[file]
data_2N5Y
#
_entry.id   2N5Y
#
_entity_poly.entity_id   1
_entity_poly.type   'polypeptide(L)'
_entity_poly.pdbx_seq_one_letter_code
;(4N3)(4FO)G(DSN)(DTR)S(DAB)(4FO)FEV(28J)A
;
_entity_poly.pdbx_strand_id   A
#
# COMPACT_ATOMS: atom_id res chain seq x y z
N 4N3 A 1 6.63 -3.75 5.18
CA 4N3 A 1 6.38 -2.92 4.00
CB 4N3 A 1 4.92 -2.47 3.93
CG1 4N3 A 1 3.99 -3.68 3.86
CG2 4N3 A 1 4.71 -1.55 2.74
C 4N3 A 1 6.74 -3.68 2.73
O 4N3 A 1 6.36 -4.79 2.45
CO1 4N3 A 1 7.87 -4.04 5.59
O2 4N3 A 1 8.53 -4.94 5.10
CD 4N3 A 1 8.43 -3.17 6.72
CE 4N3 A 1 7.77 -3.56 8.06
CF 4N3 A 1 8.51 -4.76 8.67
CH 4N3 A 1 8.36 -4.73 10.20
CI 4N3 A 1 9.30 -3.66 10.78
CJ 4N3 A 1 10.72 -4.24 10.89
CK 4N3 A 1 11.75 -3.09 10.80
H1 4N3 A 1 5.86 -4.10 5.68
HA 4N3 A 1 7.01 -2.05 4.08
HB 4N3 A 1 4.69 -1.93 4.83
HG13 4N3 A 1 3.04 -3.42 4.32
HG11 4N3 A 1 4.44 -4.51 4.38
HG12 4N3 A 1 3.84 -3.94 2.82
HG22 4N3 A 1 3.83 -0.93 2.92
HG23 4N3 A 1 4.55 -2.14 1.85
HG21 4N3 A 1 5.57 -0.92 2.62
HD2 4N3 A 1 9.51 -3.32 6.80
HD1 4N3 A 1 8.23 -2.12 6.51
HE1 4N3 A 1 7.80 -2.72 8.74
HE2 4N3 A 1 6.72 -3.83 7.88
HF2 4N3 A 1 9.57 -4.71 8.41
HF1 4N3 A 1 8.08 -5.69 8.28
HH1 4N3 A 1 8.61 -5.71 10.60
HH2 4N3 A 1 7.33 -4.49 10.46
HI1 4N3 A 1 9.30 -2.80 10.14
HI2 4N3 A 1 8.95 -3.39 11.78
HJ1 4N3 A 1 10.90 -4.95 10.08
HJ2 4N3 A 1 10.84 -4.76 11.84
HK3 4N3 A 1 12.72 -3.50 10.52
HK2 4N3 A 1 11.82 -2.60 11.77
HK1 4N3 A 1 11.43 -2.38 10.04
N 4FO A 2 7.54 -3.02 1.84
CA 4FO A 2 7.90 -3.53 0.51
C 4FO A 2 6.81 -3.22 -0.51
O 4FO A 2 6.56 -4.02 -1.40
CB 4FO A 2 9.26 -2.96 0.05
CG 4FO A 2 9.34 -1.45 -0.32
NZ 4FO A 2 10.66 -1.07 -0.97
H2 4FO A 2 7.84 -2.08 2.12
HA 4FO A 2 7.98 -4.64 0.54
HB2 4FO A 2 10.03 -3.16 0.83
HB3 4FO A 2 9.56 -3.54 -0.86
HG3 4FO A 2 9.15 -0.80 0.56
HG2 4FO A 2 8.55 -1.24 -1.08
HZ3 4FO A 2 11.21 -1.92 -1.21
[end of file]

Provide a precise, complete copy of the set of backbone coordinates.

data_2N5Y
#
_entry.id   2N5Y
#
_entity_poly.entity_id   1
_entity_poly.type   'polypeptide(L)'
_entity_poly.pdbx_seq_one_letter_code
;(4N3)(4FO)G(DSN)(DTR)S(DAB)(4FO)FEV(28J)A
;
_entity_poly.pdbx_strand_id   A
#
# COMPACT_ATOMS: atom_id res chain seq x y z
N 4N3 A 1 6.63 -3.75 5.18
CA 4N3 A 1 6.38 -2.92 4.00
CB 4N3 A 1 4.92 -2.47 3.93
CG1 4N3 A 1 3.99 -3.68 3.86
CG2 4N3 A 1 4.71 -1.55 2.74
C 4N3 A 1 6.74 -3.68 2.73
O 4N3 A 1 6.36 -4.79 2.45
CO1 4N3 A 1 7.87 -4.04 5.59
O2 4N3 A 1 8.53 -4.94 5.10
CD 4N3 A 1 8.43 -3.17 6.72
CE 4N3 A 1 7.77 -3.56 8.06
CF 4N3 A 1 8.51 -4.76 8.67
CH 4N3 A 1 8.36 -4.73 10.20
CI 4N3 A 1 9.30 -3.66 10.78
CJ 4N3 A 1 10.72 -4.24 10.89
CK 4N3 A 1 11.75 -3.09 10.80
H1 4N3 A 1 5.86 -4.10 5.68
HA 4N3 A 1 7.01 -2.05 4.08
HB 4N3 A 1 4.69 -1.93 4.83
HG13 4N3 A 1 3.04 -3.42 4.32
HG11 4N3 A 1 4.44 -4.51 4.38
HG12 4N3 A 1 3.84 -3.94 2.82
HG22 4N3 A 1 3.83 -0.93 2.92
HG23 4N3 A 1 4.55 -2.14 1.85
HG21 4N3 A 1 5.57 -0.92 2.62
HD2 4N3 A 1 9.51 -3.32 6.80
HD1 4N3 A 1 8.23 -2.12 6.51
HE1 4N3 A 1 7.80 -2.72 8.74
HE2 4N3 A 1 6.72 -3.83 7.88
HF2 4N3 A 1 9.57 -4.71 8.41
HF1 4N3 A 1 8.08 -5.69 8.28
HH1 4N3 A 1 8.61 -5.71 10.60
HH2 4N3 A 1 7.33 -4.49 10.46
HI1 4N3 A 1 9.30 -2.80 10.14
HI2 4N3 A 1 8.95 -3.39 11.78
HJ1 4N3 A 1 10.90 -4.95 10.08
HJ2 4N3 A 1 10.84 -4.76 11.84
HK3 4N3 A 1 12.72 -3.50 10.52
HK2 4N3 A 1 11.82 -2.60 11.77
HK1 4N3 A 1 11.43 -2.38 10.04
N 4FO A 2 7.54 -3.02 1.84
CA 4FO A 2 7.90 -3.53 0.51
C 4FO A 2 6.81 -3.22 -0.51
O 4FO A 2 6.56 -4.02 -1.40
CB 4FO A 2 9.26 -2.96 0.05
CG 4FO A 2 9.34 -1.45 -0.32
NZ 4FO A 2 10.66 -1.07 -0.97
H2 4FO A 2 7.84 -2.08 2.12
HA 4FO A 2 7.98 -4.64 0.54
HB2 4FO A 2 10.03 -3.16 0.83
HB3 4FO A 2 9.56 -3.54 -0.86
HG3 4FO A 2 9.15 -0.80 0.56
HG2 4FO A 2 8.55 -1.24 -1.08
HZ3 4FO A 2 11.21 -1.92 -1.21